15. I didn’t spot the 16d lurker straight away. By the time I got to it I had some checkers -A—G-R so just guessed the answer from that. So, I thought, the INGER part is the IN from the clue followed by GERmany to a limited extent but why does MAL = NORMAL? It took a couple of minutes but the lurker suddenly became glaringly obvious, D’OH!

    16d has to be favourite out of a lot of great stuff. **/**** from me.

    Thanks to Jay for the usual Wednesday Wizardry and to the 2K’s for the blog

  16. I am not a regular contributor to this blog, but felt that I had to comment on 8d. A first class clue with a brilliantly smooth surface read. Wonderful stuff!

  17. My usual trouble parsing got me into trouble. Entered ‘Serb’ for 6a due to ‘break’ back and an ‘s’! Trying to fit ‘VIP’ into 8d didn’t help either. Got there in the end except for 20d which is new to me. 18d my favourite.

    Thanks to setter and 2K’s.

    1. Great minds… I thought “Serb” for the same reason. Toyed with Pole briefly too. It’s always very satisfying when these fall into place

  18. 1.5* / 5*. After a break from crosswords for a few days for the New Year festivities this made for a delightful return. Everything fell into place smoothly and all the clues were a joy to solve.

    Many thanks to Jay and the 2Ks.

  19. A really pleasant offering today from Jay, some easy peasy, others requiring some more thought.
    Last in was 16d; first I had to look up “swing the lead”, didn’t know that, but it was such a well-disguised lurker, I didn’t tumble until the very end.
    Fave has got to be 24a, how clever is that.
    Thanks to Jay and the 2Kiwis, Happy New Year to you.

  20. I also found this a **/**** and liked 16d and 8d best. Thank you to 2Kiwis for helping me to parse 8d.

  21. Very straightforward but elegantly clued as usual. My favourites were 6a, 8d and 20d.

    Many thanks to Jay and to Colin and Carol.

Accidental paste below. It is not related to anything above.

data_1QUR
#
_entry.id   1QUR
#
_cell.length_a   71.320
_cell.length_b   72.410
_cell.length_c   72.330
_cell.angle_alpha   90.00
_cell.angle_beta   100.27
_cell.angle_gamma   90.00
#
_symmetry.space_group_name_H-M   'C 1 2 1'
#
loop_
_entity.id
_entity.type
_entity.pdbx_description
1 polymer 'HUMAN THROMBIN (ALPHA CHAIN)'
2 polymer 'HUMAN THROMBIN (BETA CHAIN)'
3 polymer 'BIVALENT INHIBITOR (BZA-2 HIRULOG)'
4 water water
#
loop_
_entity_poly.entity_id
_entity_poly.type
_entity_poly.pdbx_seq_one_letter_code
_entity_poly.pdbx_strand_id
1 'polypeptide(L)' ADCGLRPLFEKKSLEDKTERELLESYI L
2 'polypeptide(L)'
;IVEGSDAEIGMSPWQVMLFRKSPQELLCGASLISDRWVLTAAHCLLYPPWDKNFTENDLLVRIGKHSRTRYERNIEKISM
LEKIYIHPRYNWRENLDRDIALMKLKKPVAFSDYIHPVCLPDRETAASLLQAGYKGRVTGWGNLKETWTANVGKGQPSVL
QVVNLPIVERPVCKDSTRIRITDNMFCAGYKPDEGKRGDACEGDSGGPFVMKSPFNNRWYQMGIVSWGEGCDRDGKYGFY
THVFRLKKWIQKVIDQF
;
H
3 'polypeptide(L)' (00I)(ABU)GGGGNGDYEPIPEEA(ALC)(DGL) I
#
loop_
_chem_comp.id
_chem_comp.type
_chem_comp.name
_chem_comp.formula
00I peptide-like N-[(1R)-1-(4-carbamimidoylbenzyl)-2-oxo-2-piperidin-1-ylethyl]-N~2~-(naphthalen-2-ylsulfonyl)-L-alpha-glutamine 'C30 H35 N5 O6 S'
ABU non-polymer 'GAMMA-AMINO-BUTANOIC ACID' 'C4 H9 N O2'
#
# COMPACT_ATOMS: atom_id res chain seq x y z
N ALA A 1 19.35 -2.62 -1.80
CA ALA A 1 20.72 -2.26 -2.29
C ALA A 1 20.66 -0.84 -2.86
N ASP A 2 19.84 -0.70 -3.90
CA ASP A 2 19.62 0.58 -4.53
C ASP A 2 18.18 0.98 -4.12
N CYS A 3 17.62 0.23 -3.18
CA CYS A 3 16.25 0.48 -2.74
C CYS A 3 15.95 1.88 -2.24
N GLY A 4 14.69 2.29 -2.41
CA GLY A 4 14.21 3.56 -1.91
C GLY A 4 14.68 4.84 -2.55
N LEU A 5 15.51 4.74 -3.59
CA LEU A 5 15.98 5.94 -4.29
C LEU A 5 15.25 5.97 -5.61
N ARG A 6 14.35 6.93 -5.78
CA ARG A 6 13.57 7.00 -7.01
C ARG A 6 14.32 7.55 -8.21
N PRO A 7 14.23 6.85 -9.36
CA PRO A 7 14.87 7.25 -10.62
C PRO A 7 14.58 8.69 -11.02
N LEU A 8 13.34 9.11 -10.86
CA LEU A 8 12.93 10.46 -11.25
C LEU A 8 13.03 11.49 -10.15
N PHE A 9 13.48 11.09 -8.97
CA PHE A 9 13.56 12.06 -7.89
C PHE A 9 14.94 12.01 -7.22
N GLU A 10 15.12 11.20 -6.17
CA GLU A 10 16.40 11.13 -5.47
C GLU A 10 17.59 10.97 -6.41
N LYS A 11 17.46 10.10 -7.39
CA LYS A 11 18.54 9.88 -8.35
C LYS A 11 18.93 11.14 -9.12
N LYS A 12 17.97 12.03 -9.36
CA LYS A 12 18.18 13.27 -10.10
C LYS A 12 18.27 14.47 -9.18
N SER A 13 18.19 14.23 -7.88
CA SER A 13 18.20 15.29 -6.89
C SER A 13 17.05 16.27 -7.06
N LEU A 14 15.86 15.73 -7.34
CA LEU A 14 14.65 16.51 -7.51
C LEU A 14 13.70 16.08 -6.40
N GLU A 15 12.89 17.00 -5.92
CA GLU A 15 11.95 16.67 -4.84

P.S. Did anyone else see John Halpern, a.k.a. Dada (Telegraph), Punk (Independent) and Paul (Guardian), appearing as a contestant on “The Chase” yesterday? He didn’t win unfortunately, but he made it to the final chase at least, where he and his sole remaining fellow competitor were easily caught in the end.

    1. Not a programme I watch but mention of his appearance was made by one of the contributors to the blog on his Indy puzzle yesterday. Still awaiting your next appearance either in that other place or in our NTSPP slot!

      1. Hi Jane,

        Me too, although in fairness BD doesn’t currently have one of mine in his NTSPP queue – I shall rectify that in the next couple of days though!

    2. ‘The Chase’ is a very popular programme here and we watch it regularly. We’ll keep an eye out for that episode but it could be some time before it is played here. Thanks for the info.

    3. I did not watch last night’s as I was watching Pointless. It is however available on I Player for anyone who would like to watch it. I shall be doing so later!

  22. Thought this was Jay at his best with a really entertaing puzzle with some first rate clues. On Jay’s wavelength today, although 1a was last in couldn’t really see it until checking the2 K’s blog after completion. Worked the answer out at 26a without knowing the word, not for the first time, often happens to me.

    Clue of the day: Again so many to choose from but liked 12a and 13d.

    Rating 2.5* / 4*

    Thanks to the 2Ks and Jay.

  23. What great fun, not too easy but some nice teasers. 12 & 26a and 16d were super with 16d absolute COTD. Having spent my formative years in the infantry I can confidently say that every squaddie knows the phrase swinging the lead and also, as is often a strange military quirk, the word for the answer. Even so it took a long time to find – Brilliant Jay. Thanks to the 2 Ks, didn’t need you but thought I might a couple of times.

  24. Enjoyable solve made difficult by me entering Twinkle for 25a. Thanks for the clues and the excellent blog. **/***

  25. Morning all.
    We had great problems agreeing which one out of many we would pick for a favourite so opted to leave it open when we wrote the blog. Now that we have slept on the matter we will nominate the lurker in 16d as it gave us the same run around that others have reported above.
    Cheers.

  26. A nice crossword full of good clues that we expect on a Wednesday 😃 **/*** My favourites were 24a and 11down 😊 🎈Happy New Year to Jay and the 2x Ks 🥂 and thanks to all concerned for making every Wednesday such good fun 🎈